Friday, March 29, 2013

Young Achievers

Young Achievers:
Aaron Sohacki
Like a lot of kids, Aaron Sohacki’s dad took him to watch airplanes take off and land at the airport. Like some kids, his love for watching planes turned into a love of flying, and he got his pilot’s license before his driver’s license. Uniquely, his love for flying turned into a passion for running a business that flies other people.
When Sohacki was 20, he started ImagineAir. It’s a regional company that lets regular folks fly privately. Along the way, he has flown some not-so-regular people like one of his first clients, the former mayor of Augusta, Georgia, who needed to fly to have dinner with Rudy Giuliani.
The charter service takes people 300-500 miles from the headquarters in Atlanta, Georgia. Considered a new version of a taxi service, the “air taxi” often costs less than commercial travel. Now age 24, the CEO still flies customers and often gets asked, “Are you even old enough to fly this plane?”

Genevieve Thiers
Genevieve Thiers was the oldest of seven kids, which meant she started baby-sitting almost as soon as she was born. But all the diapers, Friday nights in and lousy tips eventually paid off with millions.
In college, Thiers saw a pregnant woman posting fliers around campus for a baby-sitter. It was cheaper than going through an agency, which could cost in the thousands of dollars. After meeting her future husband online, Thiers thought that there had to be a better way. So she started, her real-life version of the “Baby-sitters Club” of young adult fiction.
The site launched in 2001 and has grown beyond connecting parents and sitters to bring together people in search of elder care and pet care with the caregivers of their choice. And now, at 29, Thiers gets to go out on Friday nights!

Blake Taylor
Yes, he set fire to the dinner table with contact lens solution. Yes, he stayed in on the weekends because he had no friends. Yes, he had to clean the urinals as punishment for acting out in class. But Blake Taylor is done being punished and finally ready to proudly say to the world, “Yes, I have ADHD.”
According to the CDC, 4.7 million Americans 18 or under have attention deficit hyperactivity disorder. Now 18, Taylor is the youngest person to write a memoir about living with it. He says his book, “ADHD & Me,” is the guidebook he never had growing up – a way to deal with the daily struggles from someone who has actually been there and not just studied the disorder.
Taylor is now a freshman molecular biology major at the University of California, Berkeley, where his book is used in the curriculum. Professors tout it because it’s the first time academia and the general public can see the once-taboo disorder being tackled with candor, since diagnosis only really started to spike in the 1990s. Through anecdotes about taking tests and dealing with tics, Taylor aims to tackle the often-stigmatized side effects of the disorder, which if left untreated, he says, only worsen when someone gets older. “You wouldn’t want to set fire to a table ever, but especially not when you’re 30, right?”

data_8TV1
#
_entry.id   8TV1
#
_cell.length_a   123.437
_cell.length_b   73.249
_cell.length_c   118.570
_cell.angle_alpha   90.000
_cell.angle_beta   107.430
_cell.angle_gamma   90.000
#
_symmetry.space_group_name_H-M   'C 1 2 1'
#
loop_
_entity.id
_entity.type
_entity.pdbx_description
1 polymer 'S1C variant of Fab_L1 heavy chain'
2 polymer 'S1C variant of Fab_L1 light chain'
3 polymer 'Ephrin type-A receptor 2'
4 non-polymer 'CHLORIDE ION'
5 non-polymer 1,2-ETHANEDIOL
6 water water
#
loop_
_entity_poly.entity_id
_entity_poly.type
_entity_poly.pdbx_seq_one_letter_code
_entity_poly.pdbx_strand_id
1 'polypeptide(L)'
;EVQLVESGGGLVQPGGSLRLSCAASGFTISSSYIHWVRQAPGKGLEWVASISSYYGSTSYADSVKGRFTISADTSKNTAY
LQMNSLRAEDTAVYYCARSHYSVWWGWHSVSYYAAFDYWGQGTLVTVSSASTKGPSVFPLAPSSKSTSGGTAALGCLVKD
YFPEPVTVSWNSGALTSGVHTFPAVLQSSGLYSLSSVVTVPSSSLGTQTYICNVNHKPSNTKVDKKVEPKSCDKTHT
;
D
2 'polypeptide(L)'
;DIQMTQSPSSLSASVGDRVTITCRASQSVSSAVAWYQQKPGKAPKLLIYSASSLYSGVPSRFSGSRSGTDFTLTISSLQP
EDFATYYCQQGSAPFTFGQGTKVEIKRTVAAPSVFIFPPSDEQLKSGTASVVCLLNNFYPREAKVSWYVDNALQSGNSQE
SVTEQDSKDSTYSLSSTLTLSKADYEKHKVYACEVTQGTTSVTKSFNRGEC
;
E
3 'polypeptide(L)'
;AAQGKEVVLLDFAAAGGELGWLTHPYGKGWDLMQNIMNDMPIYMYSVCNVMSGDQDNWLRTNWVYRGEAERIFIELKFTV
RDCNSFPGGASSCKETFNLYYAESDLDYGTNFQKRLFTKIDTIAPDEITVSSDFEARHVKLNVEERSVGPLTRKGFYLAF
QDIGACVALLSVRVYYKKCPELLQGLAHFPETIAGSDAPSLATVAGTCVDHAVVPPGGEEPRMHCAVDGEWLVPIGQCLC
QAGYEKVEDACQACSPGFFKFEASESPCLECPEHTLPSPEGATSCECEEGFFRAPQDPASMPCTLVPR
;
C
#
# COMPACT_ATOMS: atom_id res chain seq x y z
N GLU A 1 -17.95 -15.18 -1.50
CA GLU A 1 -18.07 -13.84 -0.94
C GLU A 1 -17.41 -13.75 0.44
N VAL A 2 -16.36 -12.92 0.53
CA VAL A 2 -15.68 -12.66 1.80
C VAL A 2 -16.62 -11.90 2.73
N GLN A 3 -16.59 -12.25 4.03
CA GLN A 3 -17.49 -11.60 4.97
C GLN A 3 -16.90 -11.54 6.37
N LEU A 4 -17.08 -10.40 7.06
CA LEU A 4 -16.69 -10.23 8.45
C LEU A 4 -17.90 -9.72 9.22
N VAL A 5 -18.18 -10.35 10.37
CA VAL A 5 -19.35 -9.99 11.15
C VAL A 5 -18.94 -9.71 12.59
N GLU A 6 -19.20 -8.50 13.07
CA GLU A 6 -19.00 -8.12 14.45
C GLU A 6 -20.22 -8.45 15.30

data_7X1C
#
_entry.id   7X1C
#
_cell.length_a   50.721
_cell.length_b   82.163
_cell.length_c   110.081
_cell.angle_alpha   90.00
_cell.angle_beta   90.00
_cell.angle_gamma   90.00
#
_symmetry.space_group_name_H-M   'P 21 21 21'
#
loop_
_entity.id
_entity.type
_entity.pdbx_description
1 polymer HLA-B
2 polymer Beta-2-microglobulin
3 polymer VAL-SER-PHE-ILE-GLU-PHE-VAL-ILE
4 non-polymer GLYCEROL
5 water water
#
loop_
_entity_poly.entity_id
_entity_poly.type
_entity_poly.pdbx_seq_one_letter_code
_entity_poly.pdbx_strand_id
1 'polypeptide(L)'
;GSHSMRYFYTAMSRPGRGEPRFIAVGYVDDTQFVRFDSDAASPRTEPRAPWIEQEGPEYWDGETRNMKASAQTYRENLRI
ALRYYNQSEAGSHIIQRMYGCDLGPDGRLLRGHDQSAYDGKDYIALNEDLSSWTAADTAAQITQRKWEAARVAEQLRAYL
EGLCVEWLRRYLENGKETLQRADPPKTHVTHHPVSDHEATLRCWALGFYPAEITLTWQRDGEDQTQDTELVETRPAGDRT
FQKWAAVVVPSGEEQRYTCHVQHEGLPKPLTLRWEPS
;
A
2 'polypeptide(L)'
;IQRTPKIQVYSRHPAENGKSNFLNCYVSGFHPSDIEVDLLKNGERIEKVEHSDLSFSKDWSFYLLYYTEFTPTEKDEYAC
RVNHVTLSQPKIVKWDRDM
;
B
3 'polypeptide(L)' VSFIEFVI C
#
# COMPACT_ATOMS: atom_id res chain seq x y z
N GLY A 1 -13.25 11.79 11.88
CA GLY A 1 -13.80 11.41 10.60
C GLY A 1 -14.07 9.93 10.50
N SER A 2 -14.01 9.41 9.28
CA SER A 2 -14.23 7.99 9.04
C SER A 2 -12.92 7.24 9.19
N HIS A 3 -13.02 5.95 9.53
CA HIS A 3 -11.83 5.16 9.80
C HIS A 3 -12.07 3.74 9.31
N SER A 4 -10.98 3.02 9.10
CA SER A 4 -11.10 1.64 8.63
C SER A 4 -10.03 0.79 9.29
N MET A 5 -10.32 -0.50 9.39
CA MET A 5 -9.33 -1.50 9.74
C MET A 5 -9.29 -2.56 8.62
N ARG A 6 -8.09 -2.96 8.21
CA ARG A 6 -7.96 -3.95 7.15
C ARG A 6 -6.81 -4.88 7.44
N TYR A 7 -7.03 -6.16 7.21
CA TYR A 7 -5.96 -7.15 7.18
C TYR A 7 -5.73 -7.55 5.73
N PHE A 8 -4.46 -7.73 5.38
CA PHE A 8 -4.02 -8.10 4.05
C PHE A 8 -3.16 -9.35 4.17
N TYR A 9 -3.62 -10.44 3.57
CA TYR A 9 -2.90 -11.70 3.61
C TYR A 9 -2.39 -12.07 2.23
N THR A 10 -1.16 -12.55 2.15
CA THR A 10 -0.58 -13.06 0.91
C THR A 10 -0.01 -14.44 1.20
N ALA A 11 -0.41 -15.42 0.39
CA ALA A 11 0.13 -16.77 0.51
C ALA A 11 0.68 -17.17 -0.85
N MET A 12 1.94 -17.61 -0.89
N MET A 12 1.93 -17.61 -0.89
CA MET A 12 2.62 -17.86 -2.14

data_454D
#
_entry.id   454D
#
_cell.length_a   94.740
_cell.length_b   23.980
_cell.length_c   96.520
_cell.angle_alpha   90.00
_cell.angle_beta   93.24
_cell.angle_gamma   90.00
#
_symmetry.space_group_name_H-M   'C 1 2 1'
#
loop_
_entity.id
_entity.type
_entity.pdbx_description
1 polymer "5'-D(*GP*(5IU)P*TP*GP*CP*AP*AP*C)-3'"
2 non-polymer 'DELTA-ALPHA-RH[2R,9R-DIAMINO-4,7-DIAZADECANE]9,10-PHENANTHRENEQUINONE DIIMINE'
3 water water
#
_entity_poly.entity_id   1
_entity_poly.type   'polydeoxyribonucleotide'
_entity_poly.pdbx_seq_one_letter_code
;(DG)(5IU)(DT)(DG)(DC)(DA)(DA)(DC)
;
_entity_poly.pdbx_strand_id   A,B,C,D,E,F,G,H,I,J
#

Jason Rae
Not too many kids tell their parents who to vote for when they are 5 years old or ask their fourth-grade teacher to watch the presidential inauguration. But what would you expect from a 21-year-old superdelegate?
Jason Rae went from being a U.S. Senate page to the youngest elected representative of the Democratic National Committee while he was in high school. He actually couldn’t vote when he was first elected because he was six months shy of 18. But he wanted to represent what he calls “America’s next generation.” So, he and his friends hand-painted posters with the slogan “A ray of hope for the future.” It worked.
What about his future? Rae says, “I remember back in kindergarten saying I wanted to run for president, but I’ll settle for an elected office.” These days he is relishing the fact he’s being wooed by both sides for his coveted vote in the close Democratic race for the 2008 presidential nomination — dining with Sen. Hillary Clinton’s daughter, Chelsea, meeting with Sen. Barack Obama and chatting with the highest-profile politicians from across the country.
How will he vote? He hasn’t said, but we’ll try to get it out of him.

Stephanie Mockler
In real life, her first car was a Volkswagen bug when she was 16. In her racing life, Stephanie Mockler was driving quarter midget cars, tiny racecars that children can drive, at the age of 6. Now at 20, she is a record-setting driver.
Mockler became the first female to win a USAC Ford Focus Midget Series when she finished at the Indianapolis Speedrome. She is also the eighth woman in the United States Auto Club’s history to win a feature race. And she is the youngest female to ever win a USAC main event.
She gets the whole “Danica Patrick” thing a lot. Patrick is a 25-year-old Indy Racing League driver. Mockler is quick to point out that not all racing is the same and that she hopes to take the NASCAR track. But one thing between them is the same, “When you put on the helmet, you’re just another racer.”

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